ormer Cabinet minister Jeremy Hunt has dealt Boris Johnson a further blow after he announced he would be voting against the Prime Minister in Monday’s crunch confidence vote.
Mr Hunt, a former Health Secretary and Foreign Secretary, made the dramatic intervention just before 11am, teeing up a potential leadership contest if Mr Johnson is unable to secure the votes he needs from Conservative MPs.
Under Conservative Party rules – set by the 1922 backbench committee – a leader must win the support of half of their parliamentary collleagues plus one – which means Mr Johnson must secure 180 votes to carry on.
Mr Hunt, who stood against Mr Johnson when he lost to the Prime Minister in the last party leadership contest in July 2019, tweeted: “Having been trusted with power, Conservative MPs know in our hearts we are not giving the British people the leadership they deserve.
“We are not offering the integrity, competence and vision necessary to unleash the enormous potential of our country.
“And because we are no longer trusted by the electorate, who know this too, we are set to lose the next general election.
“Anyone who believes our country is stronger, fairer & more prosperous when led by Conservatives should reflect that the consequence of not changing will be to hand the country to others who do not share those values. Today’s decision is change or lose. I will be voting for change.”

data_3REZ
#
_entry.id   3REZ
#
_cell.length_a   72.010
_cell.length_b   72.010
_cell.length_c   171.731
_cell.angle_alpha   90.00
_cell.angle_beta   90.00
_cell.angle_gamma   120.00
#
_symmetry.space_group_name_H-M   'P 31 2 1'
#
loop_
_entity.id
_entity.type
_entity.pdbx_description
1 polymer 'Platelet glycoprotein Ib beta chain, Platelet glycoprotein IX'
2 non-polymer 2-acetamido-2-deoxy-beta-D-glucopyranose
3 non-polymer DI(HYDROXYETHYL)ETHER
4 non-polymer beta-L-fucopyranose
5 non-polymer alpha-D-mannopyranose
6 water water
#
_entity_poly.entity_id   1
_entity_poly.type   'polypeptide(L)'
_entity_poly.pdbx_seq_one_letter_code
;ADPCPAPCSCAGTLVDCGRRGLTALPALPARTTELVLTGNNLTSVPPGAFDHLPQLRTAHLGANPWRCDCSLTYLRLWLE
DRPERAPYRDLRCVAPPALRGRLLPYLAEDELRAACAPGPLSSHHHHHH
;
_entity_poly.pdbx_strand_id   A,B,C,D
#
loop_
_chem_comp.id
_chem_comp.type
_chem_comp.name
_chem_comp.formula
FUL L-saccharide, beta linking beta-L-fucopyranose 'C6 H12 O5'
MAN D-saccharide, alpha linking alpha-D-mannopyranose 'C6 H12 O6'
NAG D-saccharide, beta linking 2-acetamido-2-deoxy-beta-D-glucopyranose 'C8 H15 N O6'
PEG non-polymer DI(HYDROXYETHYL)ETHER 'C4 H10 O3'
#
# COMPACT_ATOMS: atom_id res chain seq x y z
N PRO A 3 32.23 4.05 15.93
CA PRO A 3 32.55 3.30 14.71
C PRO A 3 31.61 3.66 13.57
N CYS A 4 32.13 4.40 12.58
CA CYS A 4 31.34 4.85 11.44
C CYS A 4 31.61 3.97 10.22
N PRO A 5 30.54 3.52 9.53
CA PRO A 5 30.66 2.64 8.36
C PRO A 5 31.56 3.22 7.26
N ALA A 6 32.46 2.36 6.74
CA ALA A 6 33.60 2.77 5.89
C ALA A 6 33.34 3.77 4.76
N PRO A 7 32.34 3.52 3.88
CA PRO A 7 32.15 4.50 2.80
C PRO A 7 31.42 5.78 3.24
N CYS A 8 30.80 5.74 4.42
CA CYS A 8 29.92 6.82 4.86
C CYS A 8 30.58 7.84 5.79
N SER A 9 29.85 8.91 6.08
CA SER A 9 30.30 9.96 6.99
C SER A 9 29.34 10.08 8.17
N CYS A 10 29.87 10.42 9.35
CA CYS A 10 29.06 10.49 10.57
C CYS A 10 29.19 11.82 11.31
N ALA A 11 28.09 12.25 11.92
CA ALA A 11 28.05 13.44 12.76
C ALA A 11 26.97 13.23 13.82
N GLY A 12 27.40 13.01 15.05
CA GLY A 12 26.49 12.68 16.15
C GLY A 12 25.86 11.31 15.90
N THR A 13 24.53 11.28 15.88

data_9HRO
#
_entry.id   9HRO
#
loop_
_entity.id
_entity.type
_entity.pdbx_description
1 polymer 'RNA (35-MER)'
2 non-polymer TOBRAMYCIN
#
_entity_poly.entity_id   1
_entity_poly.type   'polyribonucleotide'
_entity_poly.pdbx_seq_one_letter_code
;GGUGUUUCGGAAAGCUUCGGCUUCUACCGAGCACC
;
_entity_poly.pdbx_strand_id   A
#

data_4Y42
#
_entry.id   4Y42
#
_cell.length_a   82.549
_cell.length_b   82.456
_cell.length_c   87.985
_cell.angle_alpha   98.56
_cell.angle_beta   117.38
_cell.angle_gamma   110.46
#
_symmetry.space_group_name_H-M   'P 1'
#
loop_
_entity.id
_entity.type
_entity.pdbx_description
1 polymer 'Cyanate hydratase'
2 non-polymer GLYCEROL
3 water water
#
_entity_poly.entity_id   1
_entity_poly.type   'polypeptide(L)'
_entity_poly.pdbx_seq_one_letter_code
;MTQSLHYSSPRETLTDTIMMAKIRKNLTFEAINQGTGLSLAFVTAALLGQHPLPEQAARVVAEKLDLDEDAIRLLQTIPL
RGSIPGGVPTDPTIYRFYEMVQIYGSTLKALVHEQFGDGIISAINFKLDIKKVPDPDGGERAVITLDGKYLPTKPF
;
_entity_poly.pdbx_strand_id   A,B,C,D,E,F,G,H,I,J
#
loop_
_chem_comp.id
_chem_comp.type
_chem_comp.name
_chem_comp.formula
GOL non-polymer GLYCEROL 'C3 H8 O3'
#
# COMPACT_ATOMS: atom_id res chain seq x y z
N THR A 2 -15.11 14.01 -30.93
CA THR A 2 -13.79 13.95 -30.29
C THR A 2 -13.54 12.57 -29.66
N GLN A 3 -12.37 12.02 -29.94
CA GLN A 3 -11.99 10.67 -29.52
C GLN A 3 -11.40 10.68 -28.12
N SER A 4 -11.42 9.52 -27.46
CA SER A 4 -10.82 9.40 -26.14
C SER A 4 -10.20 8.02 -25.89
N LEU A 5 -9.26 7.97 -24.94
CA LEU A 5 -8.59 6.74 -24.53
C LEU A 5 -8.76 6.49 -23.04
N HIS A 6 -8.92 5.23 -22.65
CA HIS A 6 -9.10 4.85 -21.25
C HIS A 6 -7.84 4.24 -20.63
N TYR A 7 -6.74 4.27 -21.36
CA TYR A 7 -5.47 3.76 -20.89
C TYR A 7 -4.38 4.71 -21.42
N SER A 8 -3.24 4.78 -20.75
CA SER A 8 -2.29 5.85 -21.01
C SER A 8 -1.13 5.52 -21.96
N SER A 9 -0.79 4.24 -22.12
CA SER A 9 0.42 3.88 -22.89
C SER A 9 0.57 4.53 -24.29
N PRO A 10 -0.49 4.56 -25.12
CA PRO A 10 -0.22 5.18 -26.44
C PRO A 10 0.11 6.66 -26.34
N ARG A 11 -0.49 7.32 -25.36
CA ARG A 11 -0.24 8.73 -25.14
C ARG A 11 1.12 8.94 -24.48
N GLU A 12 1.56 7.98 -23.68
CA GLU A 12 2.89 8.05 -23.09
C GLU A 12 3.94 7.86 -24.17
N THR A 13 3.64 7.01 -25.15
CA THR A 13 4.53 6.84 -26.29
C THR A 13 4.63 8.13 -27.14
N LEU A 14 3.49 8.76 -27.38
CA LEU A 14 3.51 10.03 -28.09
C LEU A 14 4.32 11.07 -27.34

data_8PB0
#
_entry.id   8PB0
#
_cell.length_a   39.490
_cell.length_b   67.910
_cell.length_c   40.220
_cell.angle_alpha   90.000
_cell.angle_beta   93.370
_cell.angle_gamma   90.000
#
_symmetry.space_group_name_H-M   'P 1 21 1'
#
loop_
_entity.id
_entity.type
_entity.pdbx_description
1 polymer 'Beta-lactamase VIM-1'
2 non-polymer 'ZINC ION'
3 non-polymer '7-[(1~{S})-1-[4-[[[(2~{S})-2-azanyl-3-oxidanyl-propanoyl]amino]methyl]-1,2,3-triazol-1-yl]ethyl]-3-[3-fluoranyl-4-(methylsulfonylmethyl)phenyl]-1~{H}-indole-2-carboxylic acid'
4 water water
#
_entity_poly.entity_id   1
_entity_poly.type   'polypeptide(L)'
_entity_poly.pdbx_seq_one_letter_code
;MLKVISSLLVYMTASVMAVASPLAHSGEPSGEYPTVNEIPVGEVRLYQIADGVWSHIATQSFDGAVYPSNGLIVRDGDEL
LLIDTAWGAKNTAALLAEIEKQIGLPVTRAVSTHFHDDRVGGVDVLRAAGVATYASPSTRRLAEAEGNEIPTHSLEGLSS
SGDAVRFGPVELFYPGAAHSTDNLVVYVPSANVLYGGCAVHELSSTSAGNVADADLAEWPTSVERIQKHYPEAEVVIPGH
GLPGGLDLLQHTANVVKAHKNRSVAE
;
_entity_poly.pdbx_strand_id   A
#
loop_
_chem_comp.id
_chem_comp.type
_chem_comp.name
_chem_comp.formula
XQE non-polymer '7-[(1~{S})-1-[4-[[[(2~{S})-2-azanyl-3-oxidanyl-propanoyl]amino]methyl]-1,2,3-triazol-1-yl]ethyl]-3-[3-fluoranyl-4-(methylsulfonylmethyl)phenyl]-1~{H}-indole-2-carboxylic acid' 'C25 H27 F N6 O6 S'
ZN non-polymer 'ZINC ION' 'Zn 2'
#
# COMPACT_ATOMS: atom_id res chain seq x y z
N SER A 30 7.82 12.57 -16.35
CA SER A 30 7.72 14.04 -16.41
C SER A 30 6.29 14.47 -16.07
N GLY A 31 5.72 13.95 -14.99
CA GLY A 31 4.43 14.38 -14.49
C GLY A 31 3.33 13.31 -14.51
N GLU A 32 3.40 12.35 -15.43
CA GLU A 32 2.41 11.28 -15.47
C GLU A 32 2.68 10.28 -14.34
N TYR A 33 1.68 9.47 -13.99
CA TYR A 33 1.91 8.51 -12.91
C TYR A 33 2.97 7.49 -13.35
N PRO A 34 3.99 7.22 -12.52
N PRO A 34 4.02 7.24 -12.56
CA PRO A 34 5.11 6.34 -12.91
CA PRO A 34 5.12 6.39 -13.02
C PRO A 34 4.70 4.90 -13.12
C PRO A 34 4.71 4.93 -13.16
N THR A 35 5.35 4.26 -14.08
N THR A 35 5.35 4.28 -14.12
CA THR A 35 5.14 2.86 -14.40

Mr Hunt’s decision to break cover after weeks of studiously avoiding making any public comment on the Prime Minister or his own ambitions has raised the stakes for Mr Johnson who is hoping to persuade Tory MPs to stick with him for the next general election, which must be held by 2024.
Other potential rivals for the leadership include Foreign Secretary Liz Truss, chair of Foreign Affairs Select Committee Tom Tugendhat and Education Secretary Nadhim Zahawi.
Another rival, Trade Minister Penny Mordaunt, was noticeably silent on Twitter on Monday morning as other senior ministerial colelagues tweeted in support of Mr Johnson.